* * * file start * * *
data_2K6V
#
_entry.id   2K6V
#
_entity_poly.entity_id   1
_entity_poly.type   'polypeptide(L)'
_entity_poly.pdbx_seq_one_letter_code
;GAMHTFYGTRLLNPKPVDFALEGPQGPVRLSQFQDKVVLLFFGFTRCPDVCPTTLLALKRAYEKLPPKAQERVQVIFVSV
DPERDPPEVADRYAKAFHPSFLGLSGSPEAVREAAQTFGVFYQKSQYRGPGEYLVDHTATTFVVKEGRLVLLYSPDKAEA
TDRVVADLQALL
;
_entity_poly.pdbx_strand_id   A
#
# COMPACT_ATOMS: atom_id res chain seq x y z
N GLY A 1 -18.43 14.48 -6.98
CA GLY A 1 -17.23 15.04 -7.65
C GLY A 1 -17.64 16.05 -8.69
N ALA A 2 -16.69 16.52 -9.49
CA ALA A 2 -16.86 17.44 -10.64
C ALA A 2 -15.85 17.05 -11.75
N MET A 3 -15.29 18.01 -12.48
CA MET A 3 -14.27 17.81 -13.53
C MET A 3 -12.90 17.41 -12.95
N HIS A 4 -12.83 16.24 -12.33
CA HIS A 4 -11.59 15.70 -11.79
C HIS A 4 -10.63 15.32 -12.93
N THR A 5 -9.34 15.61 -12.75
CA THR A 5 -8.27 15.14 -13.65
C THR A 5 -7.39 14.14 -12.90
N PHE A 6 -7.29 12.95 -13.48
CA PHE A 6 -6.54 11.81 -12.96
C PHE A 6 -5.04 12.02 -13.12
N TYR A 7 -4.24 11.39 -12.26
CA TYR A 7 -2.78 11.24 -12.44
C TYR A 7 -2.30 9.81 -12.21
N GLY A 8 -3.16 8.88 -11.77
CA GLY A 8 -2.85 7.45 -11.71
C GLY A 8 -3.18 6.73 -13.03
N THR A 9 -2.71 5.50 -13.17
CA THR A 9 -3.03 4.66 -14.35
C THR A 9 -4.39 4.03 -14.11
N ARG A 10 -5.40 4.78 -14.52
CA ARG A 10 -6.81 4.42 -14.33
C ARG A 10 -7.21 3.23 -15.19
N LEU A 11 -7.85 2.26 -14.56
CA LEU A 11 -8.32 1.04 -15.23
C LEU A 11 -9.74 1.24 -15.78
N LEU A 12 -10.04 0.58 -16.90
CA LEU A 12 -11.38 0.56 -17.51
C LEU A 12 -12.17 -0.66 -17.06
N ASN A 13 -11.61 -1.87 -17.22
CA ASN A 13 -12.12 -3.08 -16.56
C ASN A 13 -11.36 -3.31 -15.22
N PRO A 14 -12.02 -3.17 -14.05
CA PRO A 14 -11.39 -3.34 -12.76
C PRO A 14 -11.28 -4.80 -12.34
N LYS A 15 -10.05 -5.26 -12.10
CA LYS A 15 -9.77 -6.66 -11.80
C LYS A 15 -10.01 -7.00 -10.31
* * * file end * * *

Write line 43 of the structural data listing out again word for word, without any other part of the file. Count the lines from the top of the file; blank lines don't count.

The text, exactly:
CA ARG A 10 -6.81 4.42 -14.33